Third, by using me specifically, you are whitewashing the image of an entire race. I could go on, but there is not enough time in the world to name them all.




Their culture has been reduced to leis, aloha shirts, surfing, and tiki torches. Aloha has become a household word used by people who have no understanding of what Aloha truly means. Girls go as hula dancers in an effort to show skin on Halloween without any second thought. Please stop. We cannot continue to misidentify, appropriate and basically erase Hawaiian culture, just as has been done to the Native Americans.

Hawaiians have already been stripped of their land. I will not allow them to be stripped of their identity as well.

Cover Image Credit: TourMaui

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Believe It Or Not, Being The 'Model Minority' Is Not A Privilege

Asian-American history is not something that is widely known or talked about, and for that, Asian-Americans are perceived as more privileged than other minorities.

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The topic of racism is one that is very much prevalent in the United States. However, in conversations about racism and marginalized groups, it seems that Asian-Americans are often excluded. The Asian-American experience is different from that of other minorities, with the model minority myth being a major contributing factor. While being viewed as a "model minority" may not seem like such a bad thing for Asians upon first glance, being a model minority does not equate to privilege.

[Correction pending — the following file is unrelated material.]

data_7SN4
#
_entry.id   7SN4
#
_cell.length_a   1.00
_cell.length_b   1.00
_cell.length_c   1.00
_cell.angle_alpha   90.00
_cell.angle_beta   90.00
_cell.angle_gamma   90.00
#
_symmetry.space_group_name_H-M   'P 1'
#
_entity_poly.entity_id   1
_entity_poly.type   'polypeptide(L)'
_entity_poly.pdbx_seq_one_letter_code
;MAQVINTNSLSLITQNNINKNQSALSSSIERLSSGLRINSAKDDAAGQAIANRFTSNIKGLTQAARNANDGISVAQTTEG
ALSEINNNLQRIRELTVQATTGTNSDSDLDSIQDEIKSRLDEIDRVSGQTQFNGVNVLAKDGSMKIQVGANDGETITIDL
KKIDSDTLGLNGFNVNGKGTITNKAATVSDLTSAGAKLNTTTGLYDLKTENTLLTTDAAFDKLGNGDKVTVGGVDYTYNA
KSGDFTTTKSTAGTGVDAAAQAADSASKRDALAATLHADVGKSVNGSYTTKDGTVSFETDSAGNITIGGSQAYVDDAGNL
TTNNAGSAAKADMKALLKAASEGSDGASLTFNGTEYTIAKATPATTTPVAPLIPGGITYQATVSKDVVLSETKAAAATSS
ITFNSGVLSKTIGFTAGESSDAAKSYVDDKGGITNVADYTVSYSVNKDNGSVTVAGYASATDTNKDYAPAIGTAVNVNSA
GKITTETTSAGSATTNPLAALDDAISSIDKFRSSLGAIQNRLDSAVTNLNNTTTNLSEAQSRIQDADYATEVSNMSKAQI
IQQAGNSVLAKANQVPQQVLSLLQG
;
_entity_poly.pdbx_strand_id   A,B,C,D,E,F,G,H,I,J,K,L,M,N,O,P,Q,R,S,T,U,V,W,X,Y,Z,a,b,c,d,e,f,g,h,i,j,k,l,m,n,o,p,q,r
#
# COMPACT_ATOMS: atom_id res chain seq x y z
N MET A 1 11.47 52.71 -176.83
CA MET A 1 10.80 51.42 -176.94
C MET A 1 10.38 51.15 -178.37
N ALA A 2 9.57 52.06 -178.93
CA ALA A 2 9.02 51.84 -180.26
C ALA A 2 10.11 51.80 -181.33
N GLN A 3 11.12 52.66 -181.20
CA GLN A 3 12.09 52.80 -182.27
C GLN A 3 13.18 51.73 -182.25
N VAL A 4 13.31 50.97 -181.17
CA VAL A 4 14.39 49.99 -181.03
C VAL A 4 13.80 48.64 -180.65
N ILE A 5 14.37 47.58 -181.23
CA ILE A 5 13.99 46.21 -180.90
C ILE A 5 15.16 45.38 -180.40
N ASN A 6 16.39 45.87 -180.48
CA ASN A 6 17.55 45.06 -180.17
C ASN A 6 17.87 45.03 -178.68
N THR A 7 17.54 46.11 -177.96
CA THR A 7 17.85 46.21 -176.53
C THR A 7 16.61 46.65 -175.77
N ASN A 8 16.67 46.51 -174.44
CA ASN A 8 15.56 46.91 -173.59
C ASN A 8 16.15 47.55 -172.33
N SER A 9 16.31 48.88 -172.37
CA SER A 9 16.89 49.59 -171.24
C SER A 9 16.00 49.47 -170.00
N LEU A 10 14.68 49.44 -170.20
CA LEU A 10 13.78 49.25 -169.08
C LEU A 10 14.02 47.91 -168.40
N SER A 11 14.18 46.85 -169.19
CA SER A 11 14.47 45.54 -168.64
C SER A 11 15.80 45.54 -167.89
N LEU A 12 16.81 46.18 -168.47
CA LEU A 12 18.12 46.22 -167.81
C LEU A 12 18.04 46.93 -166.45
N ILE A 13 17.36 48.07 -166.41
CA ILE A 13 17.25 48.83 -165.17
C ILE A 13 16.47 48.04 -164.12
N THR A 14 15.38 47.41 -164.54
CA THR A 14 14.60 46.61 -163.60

There is a notion that Asian-Americans have suffered less from racism, and that they are privileged compared to other minorities. From elementary school, American students learn about Native American genocide and the history of racism against African Americans, but Asian-Americans rarely appear in any US history courses. They are not shown to have suffered a long history of systematic racism in the United States as other minorities have. Asian-American history is not something that is widely known or talked about, and for that, Asian-Americans are perceived as more privileged than other minorities.

Here's the issue: just because it isn't talked about, just because it isn't taught in school, doesn't mean it doesn't exist. Discrimination against Asian-Americans is a part of American history, from the Chinese Exclusion Act, which was the first immigration law to target a specific ethnic group, in 1882, to the Japanese internment camps in the 1940s, to the murder of Vincent Chin in 1982, in which the murderers served no jail time, to the issues of media representation that still exist now. This is a history that has seemingly been erased and brushed to the side so that Asians can be used as the model minority.

I'm not asking that everyone become an expert on Asian-American history. It's enough to know that it exists, and that Asian-Americans are still a racial minority in the United States and still suffer from racism. Instead of dismissing them as privileged, acknowledge that Asian-Americans have faced discrimination and include them in conversations about racism.